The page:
My Best Friend’s Exorcism

Oct 18, 2022
By Greg Hyde

Web Exclusive

Elsie Fisher had an ignominious induction as a horror leading lady earlier this year in David Blue Garcia’s questionable Texas Chainsaw Massacre requel. She continues to make her mark on the genre with her performance as the heroine of My Best Friend’s Exorcism, a horror movie of a rather different hue. The film is set at a private Catholic school in an unspecified Middle American location in 1988, and centers on the relationship between two 16-year-old best friends: Abby Rivers (Fisher), a smart girl from a less well-off household who is at the school on a scholarship, and Gretchen Lang (Amiah Miller), an upper-middle-class girl who is there as the result of her father being a successful realtor.

Gretchen begins displaying strange behavior after they visit a lakeside chalet with their two other friends, Margaret Chisholm (Rachel Ogechi Kanu) and Glee Tanaka (Cathy Ang), as well as Margaret’s obnoxious jock boyfriend, Wallace Stoney (Clayton Royal Johnson). The teens take LSD at the chalet, and Gretchen’s subsequent behavior seems as though it may have resulted from Wallace potentially having raped her there and/or demonic possession. When Abby starts raising her concerns about what has happened to Gretchen with their friends and parents, she finds herself increasingly isolated and without support. Gradually, Abby realizes that she is going to have to vanquish whatever has taken control of her friend herself.

If the above sounds like oddly serious subject matter for a horror comedy like My Best Friend’s Exorcism to be broaching, then that’s because it is. The main problem with the film is its tonal unevenness. Jokes are inserted into scenes that are seemingly intended to be spooky and gloomy, and jump scares occur in primarily humorous scenes. This is not to say that the film is without effective moments; Wallace saying, ‘This is Lacoste!’ when a possessed Gretchen vomits over his shirt is pretty funny, as is the scene of the school’s head nun warning the assembled teens about the evils of wine coolers.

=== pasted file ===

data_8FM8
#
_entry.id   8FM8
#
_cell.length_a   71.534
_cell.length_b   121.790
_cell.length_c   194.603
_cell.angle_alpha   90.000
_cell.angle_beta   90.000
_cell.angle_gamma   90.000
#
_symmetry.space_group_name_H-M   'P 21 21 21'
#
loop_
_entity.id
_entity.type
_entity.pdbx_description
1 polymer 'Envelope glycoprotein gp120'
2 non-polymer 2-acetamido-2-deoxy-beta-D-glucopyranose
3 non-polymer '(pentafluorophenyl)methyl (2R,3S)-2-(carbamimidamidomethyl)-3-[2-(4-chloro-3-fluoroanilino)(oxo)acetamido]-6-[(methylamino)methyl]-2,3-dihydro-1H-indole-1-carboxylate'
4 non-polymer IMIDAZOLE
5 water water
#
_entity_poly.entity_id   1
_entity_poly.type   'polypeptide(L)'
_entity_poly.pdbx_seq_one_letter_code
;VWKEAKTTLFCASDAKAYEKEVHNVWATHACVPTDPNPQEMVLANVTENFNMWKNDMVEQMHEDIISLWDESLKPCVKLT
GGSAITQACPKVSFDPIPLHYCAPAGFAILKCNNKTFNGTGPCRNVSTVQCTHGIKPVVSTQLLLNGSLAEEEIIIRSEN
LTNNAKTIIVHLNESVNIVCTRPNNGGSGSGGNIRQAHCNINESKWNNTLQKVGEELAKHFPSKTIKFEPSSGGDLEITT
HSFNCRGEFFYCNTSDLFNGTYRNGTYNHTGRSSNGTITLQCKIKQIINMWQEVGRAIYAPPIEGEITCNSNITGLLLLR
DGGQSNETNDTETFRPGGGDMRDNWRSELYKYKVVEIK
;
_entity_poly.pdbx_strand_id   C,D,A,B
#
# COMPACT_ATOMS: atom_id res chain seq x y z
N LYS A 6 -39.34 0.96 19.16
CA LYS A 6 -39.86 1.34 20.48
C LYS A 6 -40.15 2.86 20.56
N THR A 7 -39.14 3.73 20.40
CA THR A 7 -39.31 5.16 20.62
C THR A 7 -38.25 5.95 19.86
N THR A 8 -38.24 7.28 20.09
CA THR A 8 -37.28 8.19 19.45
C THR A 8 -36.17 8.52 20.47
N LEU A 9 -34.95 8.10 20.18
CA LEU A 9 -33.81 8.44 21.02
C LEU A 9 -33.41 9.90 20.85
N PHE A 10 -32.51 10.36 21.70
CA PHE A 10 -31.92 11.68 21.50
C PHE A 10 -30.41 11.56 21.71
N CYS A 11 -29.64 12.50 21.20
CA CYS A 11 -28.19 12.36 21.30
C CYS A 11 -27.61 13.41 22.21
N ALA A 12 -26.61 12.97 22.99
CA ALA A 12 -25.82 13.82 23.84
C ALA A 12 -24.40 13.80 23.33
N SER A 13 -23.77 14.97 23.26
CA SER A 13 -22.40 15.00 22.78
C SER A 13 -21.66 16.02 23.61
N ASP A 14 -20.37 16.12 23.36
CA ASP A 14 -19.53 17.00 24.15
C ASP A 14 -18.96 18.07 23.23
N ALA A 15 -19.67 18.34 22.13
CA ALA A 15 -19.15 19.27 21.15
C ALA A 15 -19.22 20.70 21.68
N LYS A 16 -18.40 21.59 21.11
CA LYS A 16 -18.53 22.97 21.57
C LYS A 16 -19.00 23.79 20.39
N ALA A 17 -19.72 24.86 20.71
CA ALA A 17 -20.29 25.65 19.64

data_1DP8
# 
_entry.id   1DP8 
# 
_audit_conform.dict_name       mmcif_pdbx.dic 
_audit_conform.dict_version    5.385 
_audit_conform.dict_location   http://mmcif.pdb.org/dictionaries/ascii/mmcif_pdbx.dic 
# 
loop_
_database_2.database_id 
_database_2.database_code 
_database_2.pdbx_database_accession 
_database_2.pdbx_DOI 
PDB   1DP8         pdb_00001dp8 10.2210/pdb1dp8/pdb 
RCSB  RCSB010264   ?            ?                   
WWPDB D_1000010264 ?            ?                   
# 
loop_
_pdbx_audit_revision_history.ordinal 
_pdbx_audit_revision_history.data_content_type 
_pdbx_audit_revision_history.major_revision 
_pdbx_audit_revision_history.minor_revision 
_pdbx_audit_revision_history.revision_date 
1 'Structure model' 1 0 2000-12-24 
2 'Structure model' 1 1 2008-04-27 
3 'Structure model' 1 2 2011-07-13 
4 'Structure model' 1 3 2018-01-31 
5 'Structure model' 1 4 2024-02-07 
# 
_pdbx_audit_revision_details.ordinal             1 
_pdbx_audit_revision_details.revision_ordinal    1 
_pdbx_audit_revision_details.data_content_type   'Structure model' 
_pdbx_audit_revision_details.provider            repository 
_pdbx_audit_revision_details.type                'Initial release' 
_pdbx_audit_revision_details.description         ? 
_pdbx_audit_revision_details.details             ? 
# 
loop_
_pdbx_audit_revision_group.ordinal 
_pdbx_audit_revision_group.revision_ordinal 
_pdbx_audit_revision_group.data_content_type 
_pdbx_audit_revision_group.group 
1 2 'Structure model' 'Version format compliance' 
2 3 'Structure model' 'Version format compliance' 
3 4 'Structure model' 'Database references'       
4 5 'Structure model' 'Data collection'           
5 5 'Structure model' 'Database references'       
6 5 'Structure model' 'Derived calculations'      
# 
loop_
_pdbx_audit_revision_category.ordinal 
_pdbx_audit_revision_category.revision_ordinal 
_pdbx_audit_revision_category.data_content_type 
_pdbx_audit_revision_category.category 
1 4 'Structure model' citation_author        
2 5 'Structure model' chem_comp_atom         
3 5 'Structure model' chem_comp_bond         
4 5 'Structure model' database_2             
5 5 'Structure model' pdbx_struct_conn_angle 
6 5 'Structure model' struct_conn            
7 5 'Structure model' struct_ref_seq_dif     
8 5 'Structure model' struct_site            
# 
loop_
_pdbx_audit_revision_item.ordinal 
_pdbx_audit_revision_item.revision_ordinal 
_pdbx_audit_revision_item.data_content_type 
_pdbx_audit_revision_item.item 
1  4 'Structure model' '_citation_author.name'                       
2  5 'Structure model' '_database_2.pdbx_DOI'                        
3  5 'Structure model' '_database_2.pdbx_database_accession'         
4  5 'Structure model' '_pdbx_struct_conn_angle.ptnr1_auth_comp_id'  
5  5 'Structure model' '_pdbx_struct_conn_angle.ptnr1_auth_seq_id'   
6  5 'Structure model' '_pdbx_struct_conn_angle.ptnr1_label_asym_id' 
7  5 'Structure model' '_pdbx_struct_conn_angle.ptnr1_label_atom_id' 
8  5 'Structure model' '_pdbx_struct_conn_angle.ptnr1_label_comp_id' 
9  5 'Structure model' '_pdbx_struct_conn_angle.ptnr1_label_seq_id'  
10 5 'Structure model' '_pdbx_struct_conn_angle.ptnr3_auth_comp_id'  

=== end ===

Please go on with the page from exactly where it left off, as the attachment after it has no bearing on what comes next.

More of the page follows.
After initially seeming to co-opt the horror movie cliché of ‘If you drink or do drugs, then bad things will happen to you,’ the film ultimately subverts it in a relatively novel way. Director Damon Thomas manages to make the mood and tone of a scene in which a tapeworm emerges from a character’s stomach genuinely horrifying. Additionally, despite production designer Bruce Curtis and cinematographer Rob Givens generally making the 1988 of the film look and feel unrealistically colorful, a scene that takes place in a shopping mall does manage to make the location feel reasonably authentic to the time setting.

However, whilst these individual aspects of the film may be enjoyable (despite anachronistic dialogue featuring phrases nobody used in 1988 like ‘PDA’ and ‘bestie’), they are not enough to prevent My Best Friend’s Exorcism’s attempts to blend two disparate genres from falling flat. Horror comedies need to balance out their horrifying parts with humorous ones, and the way in which Thomas juxtaposes the two types of moment so closely as to make them occur (in many cases) virtually simultaneously means his film feels, for the most part, jarring, incongruous, and uncertain of what it is trying to do with itself. (

Author rating: 6/10

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